The Conestoga Parkway
Our local expressway is a vital bit of infrastructure critical to our local economy that makes navigating much of Kitchener Waterloo a breeze. Living close to the parkway can knock many minutes off your daily commute. I live in the uptown and I could hit the 401 in 20 minutes when I was commuting some years back. Be sure to check out neighbourhoods near access points to the Conestoga Parkway if your daily drive is an important part of the workday.
The parkway is made up of small sections of a number of different highways along its route. In the west end it is Highways 7 and 8, eastbound and westbound. But Highway 8 E. veers off to the south-east at King St. towards the south-east end of Kitchener and on to Cambridge. Highway 7 E. continues north along the parkway until it exits at Victoria and continues eastbound into Guelph. North of Victoria the parkway becomes Highway 85 heading to St. Jacobs and Elmira. To add to the confusion Highway 85 was called Highway 86 from 1980 to 2003.
The expressway’s western boundary is Trussler Rd. in Kitchener. The northern terminus is just south of the Conestoga River north of the 2nd King St. N. Waterloo exit.
The expressway is a great choice for accessing many of Kitchener Waterloo’s neighbourhoods even if they are ones that are further away. But living in neighbourhoods near the Conestoga Parkway makes commuting and getting around a breeze.
The first access on our eastbound road trip is Trussler. This cloverleaf marks the western boundary of the city of Kitchener. Traffic comes from any of the west Waterloo and Kitchener suburbs to the north such as Westvale, Highland West & Beechwood Forest, West Heights and even as far north as Clair Hills. To the south Trussler primarily serves Mannheim, Laurentian West and the newish Trussler community along Huron Rd.
The Fischer Hallman exit and entrance is also busy, in part due to the Sunrise Shopping Centre. The interchange draws traffic from areas to the north such as Forest Hill and Forest Heights, Victoria Hills, Highland West & Beechwood Forest. To the south are Laurentian West, Laurentian Hills, Country Hills West and Huron Park..
Homer Watson is a big and important interchange. This road is the only other access to the 401 aside from #8. There are 2 roundabouts with triple lanes along with multiple access points to the highway at Homer Watson and Ottawa. It feeds the south Kitchener suburbs of Country Hills and Country Hills W., Alpine, Laurentian Hills, Huron Park, Doon and Doon South, Pioneer Park and Brigadoon.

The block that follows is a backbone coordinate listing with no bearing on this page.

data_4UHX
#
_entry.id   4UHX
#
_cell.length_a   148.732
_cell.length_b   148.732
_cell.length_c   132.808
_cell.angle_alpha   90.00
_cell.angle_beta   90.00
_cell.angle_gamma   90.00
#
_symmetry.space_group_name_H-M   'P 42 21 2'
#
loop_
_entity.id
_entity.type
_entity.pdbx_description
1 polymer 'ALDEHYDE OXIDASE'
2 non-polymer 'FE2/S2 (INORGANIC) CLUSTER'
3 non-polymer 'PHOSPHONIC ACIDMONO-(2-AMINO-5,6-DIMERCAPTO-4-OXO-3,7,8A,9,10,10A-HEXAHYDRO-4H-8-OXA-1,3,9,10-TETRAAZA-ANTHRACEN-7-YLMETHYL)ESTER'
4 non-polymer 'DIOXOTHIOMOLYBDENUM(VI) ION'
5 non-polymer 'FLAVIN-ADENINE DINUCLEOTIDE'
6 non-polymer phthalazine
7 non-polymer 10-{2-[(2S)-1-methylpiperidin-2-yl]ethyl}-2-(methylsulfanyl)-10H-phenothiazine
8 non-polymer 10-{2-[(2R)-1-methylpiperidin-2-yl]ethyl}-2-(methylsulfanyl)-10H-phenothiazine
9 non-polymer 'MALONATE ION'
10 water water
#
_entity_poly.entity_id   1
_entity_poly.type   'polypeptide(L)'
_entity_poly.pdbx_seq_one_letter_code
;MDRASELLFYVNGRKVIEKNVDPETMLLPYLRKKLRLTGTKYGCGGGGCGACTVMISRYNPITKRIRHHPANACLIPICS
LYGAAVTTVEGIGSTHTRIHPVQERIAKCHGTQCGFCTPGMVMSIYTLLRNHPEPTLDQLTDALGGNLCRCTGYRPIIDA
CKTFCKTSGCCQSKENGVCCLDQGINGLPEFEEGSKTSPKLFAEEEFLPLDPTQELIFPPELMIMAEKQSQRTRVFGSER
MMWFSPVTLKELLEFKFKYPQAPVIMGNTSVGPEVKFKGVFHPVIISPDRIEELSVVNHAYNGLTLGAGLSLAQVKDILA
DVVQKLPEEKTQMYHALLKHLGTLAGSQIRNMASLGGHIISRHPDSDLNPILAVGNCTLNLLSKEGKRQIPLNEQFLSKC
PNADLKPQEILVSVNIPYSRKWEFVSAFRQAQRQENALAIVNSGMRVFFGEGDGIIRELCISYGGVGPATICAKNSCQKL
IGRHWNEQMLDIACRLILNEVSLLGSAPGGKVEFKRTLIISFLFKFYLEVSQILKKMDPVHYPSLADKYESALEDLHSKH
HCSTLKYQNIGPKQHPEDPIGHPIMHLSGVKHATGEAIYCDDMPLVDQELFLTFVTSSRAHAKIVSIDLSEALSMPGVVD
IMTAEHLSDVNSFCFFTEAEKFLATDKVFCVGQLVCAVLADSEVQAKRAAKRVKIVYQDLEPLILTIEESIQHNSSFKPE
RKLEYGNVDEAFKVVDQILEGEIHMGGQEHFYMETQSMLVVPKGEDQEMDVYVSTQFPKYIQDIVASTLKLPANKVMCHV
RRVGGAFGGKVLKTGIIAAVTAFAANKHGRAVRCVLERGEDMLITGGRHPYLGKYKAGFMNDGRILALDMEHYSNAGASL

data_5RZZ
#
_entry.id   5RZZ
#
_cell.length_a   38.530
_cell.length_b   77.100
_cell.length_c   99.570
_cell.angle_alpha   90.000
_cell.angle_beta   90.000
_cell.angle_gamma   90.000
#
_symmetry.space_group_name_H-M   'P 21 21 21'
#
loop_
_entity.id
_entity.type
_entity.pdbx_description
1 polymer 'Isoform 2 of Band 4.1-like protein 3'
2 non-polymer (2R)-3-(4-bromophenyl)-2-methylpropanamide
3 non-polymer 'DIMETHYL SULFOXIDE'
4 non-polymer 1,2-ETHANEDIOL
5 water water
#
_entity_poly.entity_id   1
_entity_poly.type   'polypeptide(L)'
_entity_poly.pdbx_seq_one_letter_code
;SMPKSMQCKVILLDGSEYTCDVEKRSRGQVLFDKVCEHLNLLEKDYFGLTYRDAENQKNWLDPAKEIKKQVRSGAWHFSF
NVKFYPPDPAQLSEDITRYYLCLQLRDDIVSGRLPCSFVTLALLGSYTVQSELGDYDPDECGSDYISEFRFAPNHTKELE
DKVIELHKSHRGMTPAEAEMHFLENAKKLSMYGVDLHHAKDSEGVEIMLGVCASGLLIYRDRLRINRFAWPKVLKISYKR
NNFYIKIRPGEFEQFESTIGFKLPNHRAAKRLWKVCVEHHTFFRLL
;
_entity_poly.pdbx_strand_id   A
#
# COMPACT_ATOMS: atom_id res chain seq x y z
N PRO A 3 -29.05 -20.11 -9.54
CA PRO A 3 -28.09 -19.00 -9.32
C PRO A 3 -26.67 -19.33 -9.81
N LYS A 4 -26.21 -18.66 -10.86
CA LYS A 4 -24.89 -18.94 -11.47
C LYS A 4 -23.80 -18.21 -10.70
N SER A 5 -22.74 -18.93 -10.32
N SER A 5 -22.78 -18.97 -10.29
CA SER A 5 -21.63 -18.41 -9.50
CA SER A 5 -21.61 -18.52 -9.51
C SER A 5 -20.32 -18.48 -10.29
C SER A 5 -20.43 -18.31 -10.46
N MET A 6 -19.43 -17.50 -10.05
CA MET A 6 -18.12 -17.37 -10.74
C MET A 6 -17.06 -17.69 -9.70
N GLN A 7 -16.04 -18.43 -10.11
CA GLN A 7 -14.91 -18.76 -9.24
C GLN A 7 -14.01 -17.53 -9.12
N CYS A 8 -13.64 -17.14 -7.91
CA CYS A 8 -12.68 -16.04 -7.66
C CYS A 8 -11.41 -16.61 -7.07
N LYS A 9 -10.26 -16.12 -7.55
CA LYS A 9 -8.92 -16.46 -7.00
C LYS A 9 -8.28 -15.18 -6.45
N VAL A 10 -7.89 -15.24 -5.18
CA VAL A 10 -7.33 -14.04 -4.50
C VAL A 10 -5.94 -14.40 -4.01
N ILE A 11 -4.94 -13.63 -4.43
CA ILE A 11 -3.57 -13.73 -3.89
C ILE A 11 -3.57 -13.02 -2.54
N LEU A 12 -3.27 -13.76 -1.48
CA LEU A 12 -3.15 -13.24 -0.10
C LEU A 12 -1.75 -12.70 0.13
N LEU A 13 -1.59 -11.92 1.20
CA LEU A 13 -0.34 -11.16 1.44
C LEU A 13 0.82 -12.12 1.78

Homer Watson was originally intended to run north to Belmont right through a park I grew up nearby. But there was strong local opposition to this project and Homer Watson ends at Stirling on the border of Lakeside Park. It provides access to the Forest Hill, Lakeside, Southdale and Mill-Courtland neighbourhoods.
The Highway 8 exit provides direct access to the 401 along with Centreville-Chicopee, Vanier, Hidden Valley, Idlewood & Lackner Woods and Grand River S. via Fairway Rd. Further east on the other side of the Grand River is Deer Ridge.
Ottawa is another important junction and feeds the Auditorium neighbourhood as well as the Eastwood and Rockway neighbourhoods. To the east along Ottawa you’ll find Heritage Park, Rosemount, Grand River N. & S., Idlewood & Lackner Woods and Stanley Park.
The Victoria and Wellington interchanges serve Mount Hope, Fairfield North Ward, Rosemount, Heritage Park and Kitchener’s downtown core neighbourhoods; Civic Centre, Central Frederick, Cedar Hill and Victoria Park. You can access the rest of the west end of Kitchener from here but there are better exits to choose from on the parkway.
The Lancaster interchange is a minor one. You can exit onto Lancaster coming south or access #85 going north. The access point primarily serves the Fairfield North Ward community.
Your next exit heading north is Bridgeport. This is one of the best exits for the Waterloo core for commuting and getting around. Bridgeport & Kiwanis park, University Downs, Lincoln Heights and Fairfield North Ward are super close. Going west you can access all of Waterloo’s Uptown, Westmount, Beechwood, University and the areas further afield in the n.w. corner of the city.
The University exit covers these same neighbourhoods (aside from Fairfield N.W.) as well as Glenridge, Lincoln Village, Lexington, Colonial Acres, Carriage Crossing and the rest of Waterloo’s suburbs to the west such as Upper Beechwood, Laurelwood and Clair Hills.
The King St. exit south of Conestoga Mall is great for accessing the mall and numerous neighbourhoods to the east and west in Waterloo. Colonial Acres, Lexington, Eastbridge, Carriage Crossing, Lakeshore and Lakeshore N., University, and even Beechwood and the Uptown can be reached easily.
The Northfield exits are a little more problematic due to the LRT tracks. Heading north you can only exit onto Northfield going west. And Lakeshore, Lakeshore North and Conservation Meadows residents can only head south on the expressway from Northfield.
The opposite is true for westbound traffic on Northfield, meaning you can only go north onto # 85. Exiting the highway coming from the north you can only go eastbound towards the Colonial Acres, Eastbridge, Carriage Crossing and Lexington communities.
The north King St. exit in Waterloo gives access to the Farmers Market and St. Jacobs as well as Lakeshore and Lakeshore North, Conservation Meadows in Laurelwood and the other north-west Waterloo suburbs like Vista Hills and Columbia Forest. Going east you’ll find Colonial Acres, Eastbridge, Lexington and Carriage Crossing.
That’s it for the Conestoga Parkway neighbourhoods tour. If you drive (as many of us do) you’ll love the convenience of the expressway. And for daily commuting, access could be a key decision on where you buy property in Kitchener Waterloo.